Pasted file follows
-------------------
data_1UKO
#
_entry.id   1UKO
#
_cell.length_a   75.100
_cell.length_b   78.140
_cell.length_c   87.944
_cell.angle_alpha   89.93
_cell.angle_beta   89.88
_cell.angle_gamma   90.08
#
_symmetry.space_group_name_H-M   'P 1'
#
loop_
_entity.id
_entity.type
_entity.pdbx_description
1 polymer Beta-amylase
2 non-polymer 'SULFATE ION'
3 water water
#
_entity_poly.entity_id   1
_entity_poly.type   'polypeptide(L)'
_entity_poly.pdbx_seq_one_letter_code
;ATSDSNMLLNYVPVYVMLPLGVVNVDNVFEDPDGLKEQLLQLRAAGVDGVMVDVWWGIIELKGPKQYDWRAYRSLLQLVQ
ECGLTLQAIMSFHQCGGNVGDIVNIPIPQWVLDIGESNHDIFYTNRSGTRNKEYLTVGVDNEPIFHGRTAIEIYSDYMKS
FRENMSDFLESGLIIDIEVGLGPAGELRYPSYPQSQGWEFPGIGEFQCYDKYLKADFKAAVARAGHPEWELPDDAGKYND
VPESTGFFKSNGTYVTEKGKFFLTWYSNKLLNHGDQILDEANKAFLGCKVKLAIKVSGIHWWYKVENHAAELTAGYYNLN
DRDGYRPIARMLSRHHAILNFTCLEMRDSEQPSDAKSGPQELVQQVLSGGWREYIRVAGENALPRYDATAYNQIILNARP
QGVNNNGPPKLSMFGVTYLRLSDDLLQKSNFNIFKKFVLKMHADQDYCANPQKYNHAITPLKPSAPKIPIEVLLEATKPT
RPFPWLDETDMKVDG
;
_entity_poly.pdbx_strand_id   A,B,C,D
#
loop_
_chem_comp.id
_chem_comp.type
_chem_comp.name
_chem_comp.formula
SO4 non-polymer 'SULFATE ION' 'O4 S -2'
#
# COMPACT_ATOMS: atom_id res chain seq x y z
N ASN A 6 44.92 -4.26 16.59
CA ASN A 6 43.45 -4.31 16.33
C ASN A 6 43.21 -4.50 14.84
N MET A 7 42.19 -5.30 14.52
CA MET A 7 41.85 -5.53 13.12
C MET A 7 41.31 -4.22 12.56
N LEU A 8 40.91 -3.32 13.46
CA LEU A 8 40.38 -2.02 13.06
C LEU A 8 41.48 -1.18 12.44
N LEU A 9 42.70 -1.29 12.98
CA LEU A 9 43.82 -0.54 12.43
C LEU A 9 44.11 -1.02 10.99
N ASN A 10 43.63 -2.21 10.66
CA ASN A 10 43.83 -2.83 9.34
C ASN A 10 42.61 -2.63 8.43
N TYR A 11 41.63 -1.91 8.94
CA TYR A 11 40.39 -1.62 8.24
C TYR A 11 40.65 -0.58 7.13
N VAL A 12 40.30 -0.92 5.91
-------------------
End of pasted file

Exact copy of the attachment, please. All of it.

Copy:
data_1UKO
#
_entry.id   1UKO
#
_cell.length_a   75.100
_cell.length_b   78.140
_cell.length_c   87.944
_cell.angle_alpha   89.93
_cell.angle_beta   89.88
_cell.angle_gamma   90.08
#
_symmetry.space_group_name_H-M   'P 1'
#
loop_
_entity.id
_entity.type
_entity.pdbx_description
1 polymer Beta-amylase
2 non-polymer 'SULFATE ION'
3 water water
#
_entity_poly.entity_id   1
_entity_poly.type   'polypeptide(L)'
_entity_poly.pdbx_seq_one_letter_code
;ATSDSNMLLNYVPVYVMLPLGVVNVDNVFEDPDGLKEQLLQLRAAGVDGVMVDVWWGIIELKGPKQYDWRAYRSLLQLVQ
ECGLTLQAIMSFHQCGGNVGDIVNIPIPQWVLDIGESNHDIFYTNRSGTRNKEYLTVGVDNEPIFHGRTAIEIYSDYMKS
FRENMSDFLESGLIIDIEVGLGPAGELRYPSYPQSQGWEFPGIGEFQCYDKYLKADFKAAVARAGHPEWELPDDAGKYND
VPESTGFFKSNGTYVTEKGKFFLTWYSNKLLNHGDQILDEANKAFLGCKVKLAIKVSGIHWWYKVENHAAELTAGYYNLN
DRDGYRPIARMLSRHHAILNFTCLEMRDSEQPSDAKSGPQELVQQVLSGGWREYIRVAGENALPRYDATAYNQIILNARP
QGVNNNGPPKLSMFGVTYLRLSDDLLQKSNFNIFKKFVLKMHADQDYCANPQKYNHAITPLKPSAPKIPIEVLLEATKPT
RPFPWLDETDMKVDG
;
_entity_poly.pdbx_strand_id   A,B,C,D
#
loop_
_chem_comp.id
_chem_comp.type
_chem_comp.name
_chem_comp.formula
SO4 non-polymer 'SULFATE ION' 'O4 S -2'
#
# COMPACT_ATOMS: atom_id res chain seq x y z
N ASN A 6 44.92 -4.26 16.59
CA ASN A 6 43.45 -4.31 16.33
C ASN A 6 43.21 -4.50 14.84
N MET A 7 42.19 -5.30 14.52
CA MET A 7 41.85 -5.53 13.12
C MET A 7 41.31 -4.22 12.56
N LEU A 8 40.91 -3.32 13.46
CA LEU A 8 40.38 -2.02 13.06
C LEU A 8 41.48 -1.18 12.44
N LEU A 9 42.70 -1.29 12.98
CA LEU A 9 43.82 -0.54 12.43
C LEU A 9 44.11 -1.02 10.99
N ASN A 10 43.63 -2.21 10.66
CA ASN A 10 43.83 -2.83 9.34
C ASN A 10 42.61 -2.63 8.43
N TYR A 11 41.63 -1.91 8.94
CA TYR A 11 40.39 -1.62 8.24
C TYR A 11 40.65 -0.58 7.13
N VAL A 12 40.30 -0.92 5.91